The objectives of the sports for paraplegics and tetraplegics are: to promote education for health, to educate the individual for life in society and leisure, to provide successful experiences, to increase the tolerance to frustration, to promote social contact, to make individuals more independent(15-18), to improve self-image and self-esteem, to develop the residual potential, to improve the organo-functional condition and to improve the physical qualities (resistance, strength and velocity)(18).
Studies conducted by Bauman and Spungen(19) revealed that the lack of movement and a prolonged inactivity in individuals with SCI promote the reduction on the glucose intolerance level with association with hyperinsulinemia, being minimized with short periods of physical activity. The moderate intensity physical activity reduces the basal insulin secretion in response to a carbohydrate load. The study revealed that the inactiveness increases the risk of developing diabetes mellitus and early aging in this population.
Individuals with SCI, who practice regular physical activities, perceive benefits not only in their physical and emotional health, but also gains in their general functionality(8).
Swimming for individuals with spinal cord injury
Souza(17) emphasizes, among the swimming therapeutic resources, the prevention of secondary disturbances and inactiveness, the partial improvement on the affected or non-affected functions and the functional improvement of the trunk, arms and scapular waist musculature. Swimming, besides the water adaptation and the possibility of performing muscular work with no gravity action, provides the possibility of a continuous exercise of the respiratory, circulatory and muscular functions and decreases the spasticity(20). Bates and Hanson(21) attribute such property to the fact that one reaches relaxation more easily in the water environment, besides producing a sensitive stimulation of temperature, touch and pressure. Moreover, swimming has shown benefits in the development of movements that promote a new postural control(22-24).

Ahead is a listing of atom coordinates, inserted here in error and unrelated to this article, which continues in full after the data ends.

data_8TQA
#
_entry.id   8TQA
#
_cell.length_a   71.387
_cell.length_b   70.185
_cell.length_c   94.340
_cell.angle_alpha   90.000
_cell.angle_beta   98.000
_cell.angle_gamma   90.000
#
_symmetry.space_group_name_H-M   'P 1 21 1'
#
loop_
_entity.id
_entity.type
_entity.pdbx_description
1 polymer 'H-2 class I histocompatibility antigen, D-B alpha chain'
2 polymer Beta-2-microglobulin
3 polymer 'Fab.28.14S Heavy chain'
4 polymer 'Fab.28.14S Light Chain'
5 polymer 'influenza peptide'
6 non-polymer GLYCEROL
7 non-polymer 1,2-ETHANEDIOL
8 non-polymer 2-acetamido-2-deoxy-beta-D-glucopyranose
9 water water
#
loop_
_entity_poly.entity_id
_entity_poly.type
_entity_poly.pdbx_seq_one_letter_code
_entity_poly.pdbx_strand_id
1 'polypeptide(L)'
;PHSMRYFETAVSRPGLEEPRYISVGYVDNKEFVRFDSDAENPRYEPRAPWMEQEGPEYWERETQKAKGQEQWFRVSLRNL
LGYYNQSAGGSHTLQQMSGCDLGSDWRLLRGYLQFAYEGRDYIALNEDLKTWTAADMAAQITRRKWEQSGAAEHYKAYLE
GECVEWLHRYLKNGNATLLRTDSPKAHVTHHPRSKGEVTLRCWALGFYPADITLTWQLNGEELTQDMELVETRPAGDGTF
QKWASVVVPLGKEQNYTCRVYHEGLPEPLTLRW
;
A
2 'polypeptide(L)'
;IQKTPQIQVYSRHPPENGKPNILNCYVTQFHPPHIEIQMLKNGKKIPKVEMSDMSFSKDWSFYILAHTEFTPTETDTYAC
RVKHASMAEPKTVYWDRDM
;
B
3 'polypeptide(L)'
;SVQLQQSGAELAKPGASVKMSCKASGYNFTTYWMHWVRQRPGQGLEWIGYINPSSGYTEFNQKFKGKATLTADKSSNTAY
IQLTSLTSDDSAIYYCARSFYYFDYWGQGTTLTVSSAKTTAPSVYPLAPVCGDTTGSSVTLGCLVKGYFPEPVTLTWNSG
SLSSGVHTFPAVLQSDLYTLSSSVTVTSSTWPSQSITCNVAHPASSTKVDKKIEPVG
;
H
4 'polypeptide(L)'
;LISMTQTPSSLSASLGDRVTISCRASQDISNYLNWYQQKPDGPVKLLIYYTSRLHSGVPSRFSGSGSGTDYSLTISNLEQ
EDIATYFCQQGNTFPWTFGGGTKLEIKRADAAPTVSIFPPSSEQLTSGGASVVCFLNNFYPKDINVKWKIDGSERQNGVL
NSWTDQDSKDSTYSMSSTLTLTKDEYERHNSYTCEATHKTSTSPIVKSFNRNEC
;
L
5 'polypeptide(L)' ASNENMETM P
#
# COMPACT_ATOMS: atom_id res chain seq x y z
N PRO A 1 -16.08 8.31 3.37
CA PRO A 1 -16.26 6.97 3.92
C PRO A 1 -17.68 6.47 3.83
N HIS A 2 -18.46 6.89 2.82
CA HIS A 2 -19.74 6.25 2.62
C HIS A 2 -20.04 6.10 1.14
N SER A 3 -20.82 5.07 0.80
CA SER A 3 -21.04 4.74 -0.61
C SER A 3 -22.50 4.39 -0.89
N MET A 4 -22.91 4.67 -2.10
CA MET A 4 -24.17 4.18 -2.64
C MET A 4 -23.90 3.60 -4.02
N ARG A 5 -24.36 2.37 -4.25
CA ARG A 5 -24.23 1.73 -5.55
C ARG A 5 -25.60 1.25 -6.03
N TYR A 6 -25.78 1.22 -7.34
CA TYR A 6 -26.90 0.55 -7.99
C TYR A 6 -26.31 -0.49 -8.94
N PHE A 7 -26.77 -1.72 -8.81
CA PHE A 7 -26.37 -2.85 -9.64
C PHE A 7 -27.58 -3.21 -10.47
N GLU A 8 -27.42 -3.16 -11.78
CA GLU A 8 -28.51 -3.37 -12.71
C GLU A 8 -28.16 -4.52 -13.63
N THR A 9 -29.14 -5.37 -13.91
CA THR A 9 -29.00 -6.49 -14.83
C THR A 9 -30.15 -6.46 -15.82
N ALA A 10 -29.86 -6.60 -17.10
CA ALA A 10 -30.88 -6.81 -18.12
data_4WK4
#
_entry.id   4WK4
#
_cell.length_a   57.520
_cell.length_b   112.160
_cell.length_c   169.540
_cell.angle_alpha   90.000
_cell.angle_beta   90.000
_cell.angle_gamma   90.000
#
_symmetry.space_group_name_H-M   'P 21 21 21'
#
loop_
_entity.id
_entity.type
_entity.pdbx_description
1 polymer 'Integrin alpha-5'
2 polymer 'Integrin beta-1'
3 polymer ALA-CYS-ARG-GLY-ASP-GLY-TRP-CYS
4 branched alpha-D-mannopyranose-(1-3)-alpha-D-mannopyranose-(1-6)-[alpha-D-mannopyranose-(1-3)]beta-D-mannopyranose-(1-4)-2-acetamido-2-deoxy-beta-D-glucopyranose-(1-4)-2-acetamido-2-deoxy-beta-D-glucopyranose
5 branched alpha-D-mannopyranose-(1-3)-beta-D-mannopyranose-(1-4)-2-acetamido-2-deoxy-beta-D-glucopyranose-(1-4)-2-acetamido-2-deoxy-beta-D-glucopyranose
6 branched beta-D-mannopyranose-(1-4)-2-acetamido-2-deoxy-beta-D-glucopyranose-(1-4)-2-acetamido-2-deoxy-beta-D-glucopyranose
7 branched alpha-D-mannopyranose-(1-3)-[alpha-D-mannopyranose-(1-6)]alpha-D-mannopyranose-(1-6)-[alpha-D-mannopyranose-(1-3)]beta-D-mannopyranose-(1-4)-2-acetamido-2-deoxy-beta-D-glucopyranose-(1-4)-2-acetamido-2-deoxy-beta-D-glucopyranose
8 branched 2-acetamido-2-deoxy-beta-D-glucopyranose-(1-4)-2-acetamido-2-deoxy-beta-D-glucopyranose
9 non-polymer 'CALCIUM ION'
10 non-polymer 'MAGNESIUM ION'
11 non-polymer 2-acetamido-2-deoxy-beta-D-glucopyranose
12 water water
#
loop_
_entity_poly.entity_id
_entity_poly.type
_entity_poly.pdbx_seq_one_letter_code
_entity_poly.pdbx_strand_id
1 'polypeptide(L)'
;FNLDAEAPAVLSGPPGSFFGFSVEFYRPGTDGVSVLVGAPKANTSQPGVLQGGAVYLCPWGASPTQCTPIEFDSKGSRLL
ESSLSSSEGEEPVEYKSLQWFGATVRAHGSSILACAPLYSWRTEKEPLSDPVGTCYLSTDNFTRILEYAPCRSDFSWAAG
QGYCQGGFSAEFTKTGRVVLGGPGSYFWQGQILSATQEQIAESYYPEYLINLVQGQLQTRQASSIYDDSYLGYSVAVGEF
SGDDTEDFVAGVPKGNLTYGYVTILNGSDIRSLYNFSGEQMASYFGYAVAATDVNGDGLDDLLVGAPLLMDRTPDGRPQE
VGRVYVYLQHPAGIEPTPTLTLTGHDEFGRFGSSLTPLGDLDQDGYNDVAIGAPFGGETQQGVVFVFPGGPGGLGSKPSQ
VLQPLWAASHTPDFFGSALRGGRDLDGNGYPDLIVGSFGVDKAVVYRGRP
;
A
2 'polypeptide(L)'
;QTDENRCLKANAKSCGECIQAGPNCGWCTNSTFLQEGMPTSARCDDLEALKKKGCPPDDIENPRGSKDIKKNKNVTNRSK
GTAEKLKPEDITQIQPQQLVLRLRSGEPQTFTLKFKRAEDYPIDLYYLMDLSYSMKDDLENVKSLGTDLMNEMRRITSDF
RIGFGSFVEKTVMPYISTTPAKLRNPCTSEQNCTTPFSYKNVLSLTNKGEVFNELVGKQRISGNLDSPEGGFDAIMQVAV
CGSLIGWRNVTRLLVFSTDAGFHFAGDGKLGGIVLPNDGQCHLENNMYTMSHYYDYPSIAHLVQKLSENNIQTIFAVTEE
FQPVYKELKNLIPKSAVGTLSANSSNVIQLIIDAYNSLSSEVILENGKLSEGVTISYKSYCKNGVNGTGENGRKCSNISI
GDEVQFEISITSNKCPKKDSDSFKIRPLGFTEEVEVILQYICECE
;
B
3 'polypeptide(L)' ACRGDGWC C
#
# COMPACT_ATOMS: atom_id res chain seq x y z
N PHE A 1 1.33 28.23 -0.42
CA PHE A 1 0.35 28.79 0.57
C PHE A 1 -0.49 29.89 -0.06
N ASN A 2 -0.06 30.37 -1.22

The swimming activity for individuals with disabilities has been defined as the capacity of dominating the water element, dislocating in a safe and independent way under and on the water by using their functional capacity and respecting their limitations(25,26). Skinner and Thomson(27) suggest the following advantages of the water activity: the body weight relief, promoting gait training in individuals with locomotion difficulties; the muscular strengthening in function of the higher density of the environment, the muscular relaxation and the activation of the blood circulation as result of the turbulence effect.
Swimming provides the following advantages for paraplegics and tetraplegics: to experience new playful-motor options in water with no auxiliary means; to achieve the necessity of moving; relaxation; the reduction on the physical and psychic dependence; the social reinsertion; the transition between being "diseased" and "healthy", "able" and "unable" and "patient" and "pupil"; the temporary permanence out of the wheelchair and the prevention of scabs; the incentive to the will power, self-image, self-confidence and self-esteem(17).
Although there are so many studies on the benefits of the sports practice in literature, not much is known about the impact of such practice, particularly swimming, on the functional independence of patients with SCI. The functional independence measured through the FIM scale(28) evaluates the impact of the SCI on the daily activities and has called the attention of rehabilitation staffs(29-35). Studies suggest that this scale provides subsides for a good correlation between the amount of data obtained and the diversity of professionals involved in the measurement of these data(13); that the scale is reliable and sensible to changes related to the self-care and locomotion abilities and provides subsides for medical-therapeutic and research procedures(34,35).
The objective of this study was to verify the effects of a swimming program on the functional abilities of patients with SCI. The relevance of this study lies in the necessity of better understanding the role and contribution of the physical education for the rehabilitation staff to indicate this sportive modality to patients with SCI.
Sixteen individuals with spinal cord lesion attended in the Sarah-Brasilia Hospital rehabilitation program, who live in the city of Brasilia were selected and divided into two groups. The participants were recruited according to the following inclusion criteria: 1) to be carrier of traumatic spinal cord lesion classified as ASIA "A"*, 2) to have participated in the rehabilitation program for a period equal to or greater than four weeks; 3) the time of injury must be shorter than four years and 4) to be clinically stable and to present no contra-indication to swimming.